Britain’s defence minister has said he understands the disappointment of the French government and Naval Group at the loss of a major contract with Australia, but insisted it was not a ‘betrayal’ of Paris by the AUKUS partners.
Speaking on Thursday, Ben Wallace said that the UK had no strategic differences with France after Paris and French shipbuilder Naval Group were cut out of a deal to deliver submarines to Australia.
The AUKUS (Australia, UK, US) pact, announced by the countries’ leaders on Wednesday night, will see Australia procure conventionally armed, nuclear-powered submarines from their UK and US allies.
The agreement comes at the expense of Naval Group, whose 2016 deal with Australia will now be thrown out. It will be the first time the UK and US, both of which have operated nuclear submarines for decades, have shared nuclear technology for military purposes with Canberra.
“I understand France’s disappointment on its industrial contract,” but this is not a “betrayal,” Wallace told the BBC, confirming that he had already spoken with his French counterparts. Naval Group’s deal to build diesel-power vessels for Australia was reportedly worth $40 billion.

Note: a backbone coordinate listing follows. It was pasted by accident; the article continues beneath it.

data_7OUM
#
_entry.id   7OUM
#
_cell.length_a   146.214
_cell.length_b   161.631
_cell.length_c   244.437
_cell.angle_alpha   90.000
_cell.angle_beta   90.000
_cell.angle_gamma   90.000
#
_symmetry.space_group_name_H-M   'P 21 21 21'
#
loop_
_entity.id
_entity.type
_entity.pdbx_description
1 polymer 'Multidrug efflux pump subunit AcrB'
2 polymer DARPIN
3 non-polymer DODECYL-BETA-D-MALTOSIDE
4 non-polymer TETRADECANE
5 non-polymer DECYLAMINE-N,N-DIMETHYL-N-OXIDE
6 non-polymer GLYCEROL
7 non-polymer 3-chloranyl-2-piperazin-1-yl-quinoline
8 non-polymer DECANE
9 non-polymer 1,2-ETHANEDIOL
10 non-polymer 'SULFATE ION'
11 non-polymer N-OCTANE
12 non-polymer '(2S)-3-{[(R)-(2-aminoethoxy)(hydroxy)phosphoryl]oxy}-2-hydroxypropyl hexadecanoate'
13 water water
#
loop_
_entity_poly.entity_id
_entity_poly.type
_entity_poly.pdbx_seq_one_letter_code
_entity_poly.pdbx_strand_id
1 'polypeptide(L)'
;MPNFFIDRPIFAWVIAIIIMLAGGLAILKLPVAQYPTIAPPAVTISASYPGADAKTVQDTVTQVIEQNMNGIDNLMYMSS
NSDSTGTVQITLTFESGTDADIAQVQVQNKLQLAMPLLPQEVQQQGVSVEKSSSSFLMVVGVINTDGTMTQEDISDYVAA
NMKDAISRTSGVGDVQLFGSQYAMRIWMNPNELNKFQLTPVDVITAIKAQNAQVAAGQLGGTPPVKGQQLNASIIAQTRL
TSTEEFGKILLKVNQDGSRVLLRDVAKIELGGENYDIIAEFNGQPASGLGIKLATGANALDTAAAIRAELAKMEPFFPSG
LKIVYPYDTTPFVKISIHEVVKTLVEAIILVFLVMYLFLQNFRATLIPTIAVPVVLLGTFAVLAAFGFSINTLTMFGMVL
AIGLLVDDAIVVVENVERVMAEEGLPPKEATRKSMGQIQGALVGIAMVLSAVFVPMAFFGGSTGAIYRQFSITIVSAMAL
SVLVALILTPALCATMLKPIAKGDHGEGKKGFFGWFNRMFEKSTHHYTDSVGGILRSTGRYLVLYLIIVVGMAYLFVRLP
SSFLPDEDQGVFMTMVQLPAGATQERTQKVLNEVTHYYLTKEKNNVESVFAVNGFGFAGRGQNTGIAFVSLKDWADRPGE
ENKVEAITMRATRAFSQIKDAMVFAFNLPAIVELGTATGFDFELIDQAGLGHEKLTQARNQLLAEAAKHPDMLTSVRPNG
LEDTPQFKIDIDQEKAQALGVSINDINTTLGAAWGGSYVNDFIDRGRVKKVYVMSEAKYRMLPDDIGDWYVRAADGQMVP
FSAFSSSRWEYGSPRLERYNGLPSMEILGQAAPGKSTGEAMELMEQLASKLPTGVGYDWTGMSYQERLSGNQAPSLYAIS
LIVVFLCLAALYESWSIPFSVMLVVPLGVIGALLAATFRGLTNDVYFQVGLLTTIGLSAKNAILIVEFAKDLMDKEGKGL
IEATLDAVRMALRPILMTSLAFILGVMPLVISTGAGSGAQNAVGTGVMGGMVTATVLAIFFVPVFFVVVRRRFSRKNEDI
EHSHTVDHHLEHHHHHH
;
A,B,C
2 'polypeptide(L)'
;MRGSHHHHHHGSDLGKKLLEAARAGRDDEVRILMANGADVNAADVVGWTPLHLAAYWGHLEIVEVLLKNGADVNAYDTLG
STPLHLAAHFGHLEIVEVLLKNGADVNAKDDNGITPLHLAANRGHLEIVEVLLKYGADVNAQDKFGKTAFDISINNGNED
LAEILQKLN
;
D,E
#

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Wallace said the deal would be worth a considerable amount to the British economy, echoing PM Boris Johnson’s talk of “levelling up” during his Wednesday night press conference with US President Joe Biden and Australian PM Scott Morrison.
“There will be a boost for the British defence industry in this collaboration because we have sub-systems that Australia doesn’t have that we will be able to offer into that,” Wallace told the BBC.
On Thursday, French Armed Forces Minister Florence Parly said the government will look to limit the financial damage to Naval Group following the contract’s cancellation and refused to rule out seeking compensation from Australia.“We are studying all avenues,” Parly told French radio station RFI. The Naval Group contract had been personally backed by French President Emmanuel Macron, although it is understood that complications had arisen in the past few years.
Wallace told Sky News on Thursday that the pact was looking to safeguard against a number of threats, dismissing the notion that it was aimed solely at China. He explained that nuclear submarines were harder to detect and don’t need to resurface.
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